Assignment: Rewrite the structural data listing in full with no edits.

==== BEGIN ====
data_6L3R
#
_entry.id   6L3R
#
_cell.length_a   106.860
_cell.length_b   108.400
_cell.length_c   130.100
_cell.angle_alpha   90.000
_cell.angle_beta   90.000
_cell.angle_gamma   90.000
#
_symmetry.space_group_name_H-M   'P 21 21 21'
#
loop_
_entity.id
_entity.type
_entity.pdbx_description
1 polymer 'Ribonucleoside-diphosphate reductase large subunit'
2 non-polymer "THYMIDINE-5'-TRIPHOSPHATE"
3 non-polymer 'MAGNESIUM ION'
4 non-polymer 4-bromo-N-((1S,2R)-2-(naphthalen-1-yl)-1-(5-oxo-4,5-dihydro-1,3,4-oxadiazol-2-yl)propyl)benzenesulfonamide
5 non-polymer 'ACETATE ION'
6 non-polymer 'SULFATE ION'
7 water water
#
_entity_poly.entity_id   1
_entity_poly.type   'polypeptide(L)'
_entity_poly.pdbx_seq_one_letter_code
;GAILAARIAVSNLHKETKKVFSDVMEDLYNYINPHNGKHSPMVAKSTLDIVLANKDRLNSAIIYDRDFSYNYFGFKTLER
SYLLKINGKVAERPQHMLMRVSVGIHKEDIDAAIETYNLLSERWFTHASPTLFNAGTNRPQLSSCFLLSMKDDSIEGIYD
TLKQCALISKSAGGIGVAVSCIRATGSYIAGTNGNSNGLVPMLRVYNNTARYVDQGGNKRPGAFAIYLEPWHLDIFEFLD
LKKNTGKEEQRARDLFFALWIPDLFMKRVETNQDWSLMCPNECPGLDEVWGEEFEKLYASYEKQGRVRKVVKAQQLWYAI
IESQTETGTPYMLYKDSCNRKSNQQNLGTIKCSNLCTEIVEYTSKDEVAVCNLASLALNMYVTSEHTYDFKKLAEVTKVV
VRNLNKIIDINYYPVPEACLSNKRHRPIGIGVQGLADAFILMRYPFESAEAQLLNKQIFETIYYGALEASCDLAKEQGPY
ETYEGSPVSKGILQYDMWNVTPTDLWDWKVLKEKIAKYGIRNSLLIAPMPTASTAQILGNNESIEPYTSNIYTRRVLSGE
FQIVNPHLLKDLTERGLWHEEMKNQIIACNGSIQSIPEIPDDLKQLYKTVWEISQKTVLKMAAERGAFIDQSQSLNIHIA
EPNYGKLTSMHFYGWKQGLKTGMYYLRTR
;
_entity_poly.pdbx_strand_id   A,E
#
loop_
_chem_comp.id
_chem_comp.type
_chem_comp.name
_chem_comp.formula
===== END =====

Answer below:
data_6L3R
#
_entry.id   6L3R
#
_cell.length_a   106.860
_cell.length_b   108.400
_cell.length_c   130.100
_cell.angle_alpha   90.000
_cell.angle_beta   90.000
_cell.angle_gamma   90.000
#
_symmetry.space_group_name_H-M   'P 21 21 21'
#
loop_
_entity.id
_entity.type
_entity.pdbx_description
1 polymer 'Ribonucleoside-diphosphate reductase large subunit'
2 non-polymer "THYMIDINE-5'-TRIPHOSPHATE"
3 non-polymer 'MAGNESIUM ION'
4 non-polymer 4-bromo-N-((1S,2R)-2-(naphthalen-1-yl)-1-(5-oxo-4,5-dihydro-1,3,4-oxadiazol-2-yl)propyl)benzenesulfonamide
5 non-polymer 'ACETATE ION'
6 non-polymer 'SULFATE ION'
7 water water
#
_entity_poly.entity_id   1
_entity_poly.type   'polypeptide(L)'
_entity_poly.pdbx_seq_one_letter_code
;GAILAARIAVSNLHKETKKVFSDVMEDLYNYINPHNGKHSPMVAKSTLDIVLANKDRLNSAIIYDRDFSYNYFGFKTLER
SYLLKINGKVAERPQHMLMRVSVGIHKEDIDAAIETYNLLSERWFTHASPTLFNAGTNRPQLSSCFLLSMKDDSIEGIYD
TLKQCALISKSAGGIGVAVSCIRATGSYIAGTNGNSNGLVPMLRVYNNTARYVDQGGNKRPGAFAIYLEPWHLDIFEFLD
LKKNTGKEEQRARDLFFALWIPDLFMKRVETNQDWSLMCPNECPGLDEVWGEEFEKLYASYEKQGRVRKVVKAQQLWYAI
IESQTETGTPYMLYKDSCNRKSNQQNLGTIKCSNLCTEIVEYTSKDEVAVCNLASLALNMYVTSEHTYDFKKLAEVTKVV
VRNLNKIIDINYYPVPEACLSNKRHRPIGIGVQGLADAFILMRYPFESAEAQLLNKQIFETIYYGALEASCDLAKEQGPY
ETYEGSPVSKGILQYDMWNVTPTDLWDWKVLKEKIAKYGIRNSLLIAPMPTASTAQILGNNESIEPYTSNIYTRRVLSGE
FQIVNPHLLKDLTERGLWHEEMKNQIIACNGSIQSIPEIPDDLKQLYKTVWEISQKTVLKMAAERGAFIDQSQSLNIHIA
EPNYGKLTSMHFYGWKQGLKTGMYYLRTR
;
_entity_poly.pdbx_strand_id   A,E
#
loop_
_chem_comp.id
_chem_comp.type
_chem_comp.name
_chem_comp.formula